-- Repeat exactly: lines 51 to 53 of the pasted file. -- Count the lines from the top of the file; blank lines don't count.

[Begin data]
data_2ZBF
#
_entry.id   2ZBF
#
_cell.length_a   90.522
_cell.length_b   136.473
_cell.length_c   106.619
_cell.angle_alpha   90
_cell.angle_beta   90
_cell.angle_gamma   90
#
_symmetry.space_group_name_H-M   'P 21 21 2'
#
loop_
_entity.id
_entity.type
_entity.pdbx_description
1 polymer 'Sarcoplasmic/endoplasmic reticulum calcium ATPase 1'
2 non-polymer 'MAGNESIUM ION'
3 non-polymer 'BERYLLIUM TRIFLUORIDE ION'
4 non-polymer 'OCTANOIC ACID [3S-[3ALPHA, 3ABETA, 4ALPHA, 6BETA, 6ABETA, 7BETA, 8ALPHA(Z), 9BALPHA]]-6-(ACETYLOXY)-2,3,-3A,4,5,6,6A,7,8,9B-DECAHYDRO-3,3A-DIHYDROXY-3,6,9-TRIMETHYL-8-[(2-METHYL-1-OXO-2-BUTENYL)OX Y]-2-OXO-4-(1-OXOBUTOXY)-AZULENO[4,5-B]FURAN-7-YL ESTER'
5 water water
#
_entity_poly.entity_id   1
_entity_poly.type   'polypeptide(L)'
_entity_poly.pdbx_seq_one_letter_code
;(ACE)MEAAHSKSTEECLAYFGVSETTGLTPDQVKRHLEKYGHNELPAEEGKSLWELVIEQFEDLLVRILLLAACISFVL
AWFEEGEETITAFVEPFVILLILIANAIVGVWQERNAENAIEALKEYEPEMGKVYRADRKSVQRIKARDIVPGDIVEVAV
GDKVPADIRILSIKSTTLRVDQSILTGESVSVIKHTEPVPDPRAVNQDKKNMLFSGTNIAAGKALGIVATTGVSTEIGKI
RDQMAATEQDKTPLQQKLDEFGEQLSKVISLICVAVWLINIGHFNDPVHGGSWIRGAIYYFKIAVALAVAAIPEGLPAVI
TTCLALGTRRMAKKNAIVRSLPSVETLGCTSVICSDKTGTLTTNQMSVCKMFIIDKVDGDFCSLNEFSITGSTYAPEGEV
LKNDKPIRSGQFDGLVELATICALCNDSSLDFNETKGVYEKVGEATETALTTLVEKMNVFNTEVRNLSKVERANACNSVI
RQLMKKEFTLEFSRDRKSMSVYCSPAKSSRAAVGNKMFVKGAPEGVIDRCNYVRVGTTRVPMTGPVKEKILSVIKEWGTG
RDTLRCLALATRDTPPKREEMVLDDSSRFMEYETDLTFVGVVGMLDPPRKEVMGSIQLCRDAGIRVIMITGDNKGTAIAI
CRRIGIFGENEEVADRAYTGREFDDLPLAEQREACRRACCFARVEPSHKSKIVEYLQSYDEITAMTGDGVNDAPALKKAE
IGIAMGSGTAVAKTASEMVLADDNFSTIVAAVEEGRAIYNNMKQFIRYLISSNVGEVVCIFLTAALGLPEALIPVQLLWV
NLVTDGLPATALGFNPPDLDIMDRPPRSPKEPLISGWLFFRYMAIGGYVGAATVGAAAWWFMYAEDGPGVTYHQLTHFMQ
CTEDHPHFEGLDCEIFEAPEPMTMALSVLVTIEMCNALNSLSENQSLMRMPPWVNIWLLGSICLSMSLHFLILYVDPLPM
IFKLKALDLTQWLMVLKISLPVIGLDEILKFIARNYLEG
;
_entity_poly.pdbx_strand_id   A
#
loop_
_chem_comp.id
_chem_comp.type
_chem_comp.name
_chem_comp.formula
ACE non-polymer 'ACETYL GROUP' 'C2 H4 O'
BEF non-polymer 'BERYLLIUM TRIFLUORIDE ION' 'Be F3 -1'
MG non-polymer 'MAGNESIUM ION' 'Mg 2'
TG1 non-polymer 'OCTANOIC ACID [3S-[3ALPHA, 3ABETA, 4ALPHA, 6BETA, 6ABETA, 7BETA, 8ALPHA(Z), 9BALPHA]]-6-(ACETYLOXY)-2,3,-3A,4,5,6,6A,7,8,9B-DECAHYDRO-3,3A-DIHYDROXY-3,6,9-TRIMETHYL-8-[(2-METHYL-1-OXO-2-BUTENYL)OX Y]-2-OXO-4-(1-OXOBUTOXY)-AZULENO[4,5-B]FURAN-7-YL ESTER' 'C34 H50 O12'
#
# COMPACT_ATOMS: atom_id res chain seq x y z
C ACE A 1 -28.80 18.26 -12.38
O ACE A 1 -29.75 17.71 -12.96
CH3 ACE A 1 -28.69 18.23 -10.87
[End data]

TG1 non-polymer 'OCTANOIC ACID [3S-[3ALPHA, 3ABETA, 4ALPHA, 6BETA, 6ABETA, 7BETA, 8ALPHA(Z), 9BALPHA]]-6-(ACETYLOXY)-2,3,-3A,4,5,6,6A,7,8,9B-DECAHYDRO-3,3A-DIHYDROXY-3,6,9-TRIMETHYL-8-[(2-METHYL-1-OXO-2-BUTENYL)OX Y]-2-OXO-4-(1-OXOBUTOXY)-AZULENO[4,5-B]FURAN-7-YL ESTER' 'C34 H50 O12'
#
# COMPACT_ATOMS: atom_id res chain seq x y z